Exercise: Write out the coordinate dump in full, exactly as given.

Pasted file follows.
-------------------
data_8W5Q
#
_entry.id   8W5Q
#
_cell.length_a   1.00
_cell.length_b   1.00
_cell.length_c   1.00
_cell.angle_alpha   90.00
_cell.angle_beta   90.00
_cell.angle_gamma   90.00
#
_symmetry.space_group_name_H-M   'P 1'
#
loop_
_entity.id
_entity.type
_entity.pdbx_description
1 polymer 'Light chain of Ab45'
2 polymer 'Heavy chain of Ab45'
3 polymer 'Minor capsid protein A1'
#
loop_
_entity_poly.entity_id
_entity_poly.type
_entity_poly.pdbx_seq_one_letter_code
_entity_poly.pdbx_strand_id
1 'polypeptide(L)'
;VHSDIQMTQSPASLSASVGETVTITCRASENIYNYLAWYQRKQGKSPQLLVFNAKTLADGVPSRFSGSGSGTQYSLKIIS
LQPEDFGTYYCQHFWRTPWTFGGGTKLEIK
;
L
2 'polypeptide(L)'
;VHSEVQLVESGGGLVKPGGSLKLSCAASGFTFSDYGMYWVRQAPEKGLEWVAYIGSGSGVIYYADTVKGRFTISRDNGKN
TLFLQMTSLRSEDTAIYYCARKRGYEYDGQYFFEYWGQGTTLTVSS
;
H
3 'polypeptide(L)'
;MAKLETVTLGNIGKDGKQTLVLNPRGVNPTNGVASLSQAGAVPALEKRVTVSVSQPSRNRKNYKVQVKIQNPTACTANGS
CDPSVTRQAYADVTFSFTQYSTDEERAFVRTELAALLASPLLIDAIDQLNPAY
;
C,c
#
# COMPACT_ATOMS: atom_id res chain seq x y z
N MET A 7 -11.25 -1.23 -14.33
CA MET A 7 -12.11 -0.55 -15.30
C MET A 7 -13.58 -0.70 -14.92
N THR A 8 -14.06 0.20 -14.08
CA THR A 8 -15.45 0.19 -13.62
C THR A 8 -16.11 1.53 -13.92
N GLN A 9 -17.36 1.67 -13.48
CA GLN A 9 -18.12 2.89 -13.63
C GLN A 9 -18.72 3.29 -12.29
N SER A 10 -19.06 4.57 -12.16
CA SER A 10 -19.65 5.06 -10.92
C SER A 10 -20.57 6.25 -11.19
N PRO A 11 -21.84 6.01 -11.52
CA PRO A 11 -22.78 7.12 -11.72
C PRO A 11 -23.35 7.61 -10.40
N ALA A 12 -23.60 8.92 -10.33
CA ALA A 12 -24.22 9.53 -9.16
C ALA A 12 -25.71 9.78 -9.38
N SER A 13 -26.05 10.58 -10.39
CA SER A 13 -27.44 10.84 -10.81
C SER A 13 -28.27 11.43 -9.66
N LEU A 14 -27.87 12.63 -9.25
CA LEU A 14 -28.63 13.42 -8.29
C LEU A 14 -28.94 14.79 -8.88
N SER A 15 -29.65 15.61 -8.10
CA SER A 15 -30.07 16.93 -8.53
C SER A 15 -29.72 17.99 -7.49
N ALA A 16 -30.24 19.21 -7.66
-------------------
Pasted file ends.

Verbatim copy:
data_8W5Q
#
_entry.id   8W5Q
#
_cell.length_a   1.00
_cell.length_b   1.00
_cell.length_c   1.00
_cell.angle_alpha   90.00
_cell.angle_beta   90.00
_cell.angle_gamma   90.00
#
_symmetry.space_group_name_H-M   'P 1'
#
loop_
_entity.id
_entity.type
_entity.pdbx_description
1 polymer 'Light chain of Ab45'
2 polymer 'Heavy chain of Ab45'
3 polymer 'Minor capsid protein A1'
#
loop_
_entity_poly.entity_id
_entity_poly.type
_entity_poly.pdbx_seq_one_letter_code
_entity_poly.pdbx_strand_id
1 'polypeptide(L)'
;VHSDIQMTQSPASLSASVGETVTITCRASENIYNYLAWYQRKQGKSPQLLVFNAKTLADGVPSRFSGSGSGTQYSLKIIS
LQPEDFGTYYCQHFWRTPWTFGGGTKLEIK
;
L
2 'polypeptide(L)'
;VHSEVQLVESGGGLVKPGGSLKLSCAASGFTFSDYGMYWVRQAPEKGLEWVAYIGSGSGVIYYADTVKGRFTISRDNGKN
TLFLQMTSLRSEDTAIYYCARKRGYEYDGQYFFEYWGQGTTLTVSS
;
H
3 'polypeptide(L)'
;MAKLETVTLGNIGKDGKQTLVLNPRGVNPTNGVASLSQAGAVPALEKRVTVSVSQPSRNRKNYKVQVKIQNPTACTANGS
CDPSVTRQAYADVTFSFTQYSTDEERAFVRTELAALLASPLLIDAIDQLNPAY
;
C,c
#
# COMPACT_ATOMS: atom_id res chain seq x y z
N MET A 7 -11.25 -1.23 -14.33
CA MET A 7 -12.11 -0.55 -15.30
C MET A 7 -13.58 -0.70 -14.92
N THR A 8 -14.06 0.20 -14.08
CA THR A 8 -15.45 0.19 -13.62
C THR A 8 -16.11 1.53 -13.92
N GLN A 9 -17.36 1.67 -13.48
CA GLN A 9 -18.12 2.89 -13.63
C GLN A 9 -18.72 3.29 -12.29
N SER A 10 -19.06 4.57 -12.16
CA SER A 10 -19.65 5.06 -10.92
C SER A 10 -20.57 6.25 -11.19
N PRO A 11 -21.84 6.01 -11.52
CA PRO A 11 -22.78 7.12 -11.72
C PRO A 11 -23.35 7.61 -10.40
N ALA A 12 -23.60 8.92 -10.33
CA ALA A 12 -24.22 9.53 -9.16
C ALA A 12 -25.71 9.78 -9.38
N SER A 13 -26.05 10.58 -10.39
CA SER A 13 -27.44 10.84 -10.81
C SER A 13 -28.27 11.43 -9.66
N LEU A 14 -27.87 12.63 -9.25
CA LEU A 14 -28.63 13.42 -8.29
C LEU A 14 -28.94 14.79 -8.88
N SER A 15 -29.65 15.61 -8.10
CA SER A 15 -30.07 16.93 -8.53
C SER A 15 -29.72 17.99 -7.49
N ALA A 16 -30.24 19.21 -7.66